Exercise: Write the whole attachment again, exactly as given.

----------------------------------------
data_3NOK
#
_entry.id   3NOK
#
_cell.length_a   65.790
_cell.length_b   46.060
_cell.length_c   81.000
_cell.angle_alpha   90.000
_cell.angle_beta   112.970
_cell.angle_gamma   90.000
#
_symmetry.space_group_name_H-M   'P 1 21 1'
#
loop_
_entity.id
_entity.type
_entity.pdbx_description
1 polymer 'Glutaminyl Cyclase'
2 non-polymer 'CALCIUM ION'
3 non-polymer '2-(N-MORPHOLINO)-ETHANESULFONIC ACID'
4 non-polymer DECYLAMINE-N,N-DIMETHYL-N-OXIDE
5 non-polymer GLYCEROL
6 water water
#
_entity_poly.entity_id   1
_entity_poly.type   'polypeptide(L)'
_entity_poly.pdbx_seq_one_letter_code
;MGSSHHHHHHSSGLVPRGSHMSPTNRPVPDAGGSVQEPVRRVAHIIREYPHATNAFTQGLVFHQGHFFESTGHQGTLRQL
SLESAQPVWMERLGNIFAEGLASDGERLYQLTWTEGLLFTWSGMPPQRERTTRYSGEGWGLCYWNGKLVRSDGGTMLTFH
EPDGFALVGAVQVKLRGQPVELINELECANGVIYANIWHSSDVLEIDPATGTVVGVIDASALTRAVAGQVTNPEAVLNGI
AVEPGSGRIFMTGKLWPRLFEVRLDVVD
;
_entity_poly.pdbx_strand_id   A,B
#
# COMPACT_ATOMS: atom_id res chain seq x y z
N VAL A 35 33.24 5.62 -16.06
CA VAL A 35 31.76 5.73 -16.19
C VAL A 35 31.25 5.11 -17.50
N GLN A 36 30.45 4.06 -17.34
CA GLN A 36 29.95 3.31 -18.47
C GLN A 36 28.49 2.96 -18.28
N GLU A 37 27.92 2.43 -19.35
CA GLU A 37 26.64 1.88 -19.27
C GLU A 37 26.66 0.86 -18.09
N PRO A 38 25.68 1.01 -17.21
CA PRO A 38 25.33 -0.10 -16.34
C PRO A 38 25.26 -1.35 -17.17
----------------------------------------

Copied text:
data_3NOK
#
_entry.id   3NOK
#
_cell.length_a   65.790
_cell.length_b   46.060
_cell.length_c   81.000
_cell.angle_alpha   90.000
_cell.angle_beta   112.970
_cell.angle_gamma   90.000
#
_symmetry.space_group_name_H-M   'P 1 21 1'
#
loop_
_entity.id
_entity.type
_entity.pdbx_description
1 polymer 'Glutaminyl Cyclase'
2 non-polymer 'CALCIUM ION'
3 non-polymer '2-(N-MORPHOLINO)-ETHANESULFONIC ACID'
4 non-polymer DECYLAMINE-N,N-DIMETHYL-N-OXIDE
5 non-polymer GLYCEROL
6 water water
#
_entity_poly.entity_id   1
_entity_poly.type   'polypeptide(L)'
_entity_poly.pdbx_seq_one_letter_code
;MGSSHHHHHHSSGLVPRGSHMSPTNRPVPDAGGSVQEPVRRVAHIIREYPHATNAFTQGLVFHQGHFFESTGHQGTLRQL
SLESAQPVWMERLGNIFAEGLASDGERLYQLTWTEGLLFTWSGMPPQRERTTRYSGEGWGLCYWNGKLVRSDGGTMLTFH
EPDGFALVGAVQVKLRGQPVELINELECANGVIYANIWHSSDVLEIDPATGTVVGVIDASALTRAVAGQVTNPEAVLNGI
AVEPGSGRIFMTGKLWPRLFEVRLDVVD
;
_entity_poly.pdbx_strand_id   A,B
#
# COMPACT_ATOMS: atom_id res chain seq x y z
N VAL A 35 33.24 5.62 -16.06
CA VAL A 35 31.76 5.73 -16.19
C VAL A 35 31.25 5.11 -17.50
N GLN A 36 30.45 4.06 -17.34
CA GLN A 36 29.95 3.31 -18.47
C GLN A 36 28.49 2.96 -18.28
N GLU A 37 27.92 2.43 -19.35
CA GLU A 37 26.64 1.88 -19.27
C GLU A 37 26.66 0.86 -18.09
N PRO A 38 25.68 1.01 -17.21
CA PRO A 38 25.33 -0.10 -16.34
C PRO A 38 25.26 -1.35 -17.17